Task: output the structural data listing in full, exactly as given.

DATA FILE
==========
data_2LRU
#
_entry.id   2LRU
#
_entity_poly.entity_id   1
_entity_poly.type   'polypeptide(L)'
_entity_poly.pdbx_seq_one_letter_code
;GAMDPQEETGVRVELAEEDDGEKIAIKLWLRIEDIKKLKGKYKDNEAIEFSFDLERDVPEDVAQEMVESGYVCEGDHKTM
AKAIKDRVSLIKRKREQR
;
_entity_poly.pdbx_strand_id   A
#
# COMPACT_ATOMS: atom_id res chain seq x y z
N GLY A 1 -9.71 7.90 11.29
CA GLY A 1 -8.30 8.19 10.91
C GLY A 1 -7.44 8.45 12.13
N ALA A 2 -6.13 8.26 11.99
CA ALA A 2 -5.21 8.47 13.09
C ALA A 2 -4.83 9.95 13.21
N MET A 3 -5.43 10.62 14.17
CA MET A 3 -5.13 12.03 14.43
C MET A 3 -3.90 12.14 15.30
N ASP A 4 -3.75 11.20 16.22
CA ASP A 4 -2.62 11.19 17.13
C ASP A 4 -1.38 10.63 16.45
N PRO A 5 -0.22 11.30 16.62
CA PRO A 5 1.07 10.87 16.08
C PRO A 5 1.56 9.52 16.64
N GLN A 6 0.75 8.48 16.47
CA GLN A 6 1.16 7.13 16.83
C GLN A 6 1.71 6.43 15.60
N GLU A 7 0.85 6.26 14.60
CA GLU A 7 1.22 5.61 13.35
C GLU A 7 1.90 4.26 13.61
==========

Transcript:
data_2LRU
#
_entry.id   2LRU
#
_entity_poly.entity_id   1
_entity_poly.type   'polypeptide(L)'
_entity_poly.pdbx_seq_one_letter_code
;GAMDPQEETGVRVELAEEDDGEKIAIKLWLRIEDIKKLKGKYKDNEAIEFSFDLERDVPEDVAQEMVESGYVCEGDHKTM
AKAIKDRVSLIKRKREQR
;
_entity_poly.pdbx_strand_id   A
#
# COMPACT_ATOMS: atom_id res chain seq x y z
N GLY A 1 -9.71 7.90 11.29
CA GLY A 1 -8.30 8.19 10.91
C GLY A 1 -7.44 8.45 12.13
N ALA A 2 -6.13 8.26 11.99
CA ALA A 2 -5.21 8.47 13.09
C ALA A 2 -4.83 9.95 13.21
N MET A 3 -5.43 10.62 14.17
CA MET A 3 -5.13 12.03 14.43
C MET A 3 -3.90 12.14 15.30
N ASP A 4 -3.75 11.20 16.22
CA ASP A 4 -2.62 11.19 17.13
C ASP A 4 -1.38 10.63 16.45
N PRO A 5 -0.22 11.30 16.62
CA PRO A 5 1.07 10.87 16.08
C PRO A 5 1.56 9.52 16.64
N GLN A 6 0.75 8.48 16.47
CA GLN A 6 1.16 7.13 16.83
C GLN A 6 1.71 6.43 15.60
N GLU A 7 0.85 6.26 14.60
CA GLU A 7 1.22 5.61 13.35
C GLU A 7 1.90 4.26 13.61